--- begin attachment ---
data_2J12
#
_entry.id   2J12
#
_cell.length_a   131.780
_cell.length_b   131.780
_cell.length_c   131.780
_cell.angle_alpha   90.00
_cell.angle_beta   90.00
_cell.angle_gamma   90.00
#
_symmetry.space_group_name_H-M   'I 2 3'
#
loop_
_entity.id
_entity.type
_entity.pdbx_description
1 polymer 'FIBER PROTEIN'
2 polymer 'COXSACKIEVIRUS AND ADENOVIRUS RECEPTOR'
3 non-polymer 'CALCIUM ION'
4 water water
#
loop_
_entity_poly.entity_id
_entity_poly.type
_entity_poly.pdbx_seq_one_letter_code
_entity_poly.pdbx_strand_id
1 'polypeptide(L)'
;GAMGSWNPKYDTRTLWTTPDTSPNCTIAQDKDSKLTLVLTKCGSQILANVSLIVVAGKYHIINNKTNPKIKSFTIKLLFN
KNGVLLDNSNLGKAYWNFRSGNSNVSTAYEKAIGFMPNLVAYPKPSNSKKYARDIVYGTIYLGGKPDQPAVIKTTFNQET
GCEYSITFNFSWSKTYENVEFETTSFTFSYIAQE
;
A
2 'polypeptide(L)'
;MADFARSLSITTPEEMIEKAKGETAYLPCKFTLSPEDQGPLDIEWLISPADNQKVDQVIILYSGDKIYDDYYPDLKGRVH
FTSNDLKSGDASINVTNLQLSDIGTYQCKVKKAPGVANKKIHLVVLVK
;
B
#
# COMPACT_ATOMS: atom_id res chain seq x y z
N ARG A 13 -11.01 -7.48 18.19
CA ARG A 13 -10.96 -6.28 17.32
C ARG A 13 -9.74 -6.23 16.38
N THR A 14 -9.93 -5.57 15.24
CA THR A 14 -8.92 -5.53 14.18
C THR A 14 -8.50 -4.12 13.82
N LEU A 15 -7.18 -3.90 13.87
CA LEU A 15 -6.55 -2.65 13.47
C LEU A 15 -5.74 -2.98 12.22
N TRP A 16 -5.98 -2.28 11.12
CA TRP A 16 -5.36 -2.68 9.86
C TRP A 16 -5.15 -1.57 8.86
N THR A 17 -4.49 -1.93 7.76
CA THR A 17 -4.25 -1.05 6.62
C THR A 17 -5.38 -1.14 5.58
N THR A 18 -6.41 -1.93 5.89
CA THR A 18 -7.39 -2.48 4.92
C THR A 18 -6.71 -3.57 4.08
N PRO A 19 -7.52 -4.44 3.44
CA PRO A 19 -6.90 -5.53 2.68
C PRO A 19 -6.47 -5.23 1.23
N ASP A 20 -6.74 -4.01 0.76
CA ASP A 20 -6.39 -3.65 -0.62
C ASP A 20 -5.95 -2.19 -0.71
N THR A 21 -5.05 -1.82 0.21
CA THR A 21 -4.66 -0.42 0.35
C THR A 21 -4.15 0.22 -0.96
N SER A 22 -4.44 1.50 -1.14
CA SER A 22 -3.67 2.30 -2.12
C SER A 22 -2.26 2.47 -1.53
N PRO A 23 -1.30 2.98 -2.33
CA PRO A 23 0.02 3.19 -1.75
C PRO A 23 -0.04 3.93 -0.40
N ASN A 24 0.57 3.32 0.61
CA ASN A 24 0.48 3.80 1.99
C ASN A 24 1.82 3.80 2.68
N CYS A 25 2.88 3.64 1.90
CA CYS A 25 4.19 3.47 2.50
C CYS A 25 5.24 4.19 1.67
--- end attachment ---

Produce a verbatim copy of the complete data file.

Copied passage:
data_2J12
#
_entry.id   2J12
#
_cell.length_a   131.780
_cell.length_b   131.780
_cell.length_c   131.780
_cell.angle_alpha   90.00
_cell.angle_beta   90.00
_cell.angle_gamma   90.00
#
_symmetry.space_group_name_H-M   'I 2 3'
#
loop_
_entity.id
_entity.type
_entity.pdbx_description
1 polymer 'FIBER PROTEIN'
2 polymer 'COXSACKIEVIRUS AND ADENOVIRUS RECEPTOR'
3 non-polymer 'CALCIUM ION'
4 water water
#
loop_
_entity_poly.entity_id
_entity_poly.type
_entity_poly.pdbx_seq_one_letter_code
_entity_poly.pdbx_strand_id
1 'polypeptide(L)'
;GAMGSWNPKYDTRTLWTTPDTSPNCTIAQDKDSKLTLVLTKCGSQILANVSLIVVAGKYHIINNKTNPKIKSFTIKLLFN
KNGVLLDNSNLGKAYWNFRSGNSNVSTAYEKAIGFMPNLVAYPKPSNSKKYARDIVYGTIYLGGKPDQPAVIKTTFNQET
GCEYSITFNFSWSKTYENVEFETTSFTFSYIAQE
;
A
2 'polypeptide(L)'
;MADFARSLSITTPEEMIEKAKGETAYLPCKFTLSPEDQGPLDIEWLISPADNQKVDQVIILYSGDKIYDDYYPDLKGRVH
FTSNDLKSGDASINVTNLQLSDIGTYQCKVKKAPGVANKKIHLVVLVK
;
B
#
# COMPACT_ATOMS: atom_id res chain seq x y z
N ARG A 13 -11.01 -7.48 18.19
CA ARG A 13 -10.96 -6.28 17.32
C ARG A 13 -9.74 -6.23 16.38
N THR A 14 -9.93 -5.57 15.24
CA THR A 14 -8.92 -5.53 14.18
C THR A 14 -8.50 -4.12 13.82
N LEU A 15 -7.18 -3.90 13.87
CA LEU A 15 -6.55 -2.65 13.47
C LEU A 15 -5.74 -2.98 12.22
N TRP A 16 -5.98 -2.28 11.12
CA TRP A 16 -5.36 -2.68 9.86
C TRP A 16 -5.15 -1.57 8.86
N THR A 17 -4.49 -1.93 7.76
CA THR A 17 -4.25 -1.05 6.62
C THR A 17 -5.38 -1.14 5.58
N THR A 18 -6.41 -1.93 5.89
CA THR A 18 -7.39 -2.48 4.92
C THR A 18 -6.71 -3.57 4.08
N PRO A 19 -7.52 -4.44 3.44
CA PRO A 19 -6.90 -5.53 2.68
C PRO A 19 -6.47 -5.23 1.23
N ASP A 20 -6.74 -4.01 0.76
CA ASP A 20 -6.39 -3.65 -0.62
C ASP A 20 -5.95 -2.19 -0.71
N THR A 21 -5.05 -1.82 0.21
CA THR A 21 -4.66 -0.42 0.35
C THR A 21 -4.15 0.22 -0.96
N SER A 22 -4.44 1.50 -1.14
CA SER A 22 -3.67 2.30 -2.12
C SER A 22 -2.26 2.47 -1.53
N PRO A 23 -1.30 2.98 -2.33
CA PRO A 23 0.02 3.19 -1.75
C PRO A 23 -0.04 3.93 -0.40
N ASN A 24 0.57 3.32 0.61
CA ASN A 24 0.48 3.80 1.99
C ASN A 24 1.82 3.80 2.68
N CYS A 25 2.88 3.64 1.90
CA CYS A 25 4.19 3.47 2.50
C CYS A 25 5.24 4.19 1.67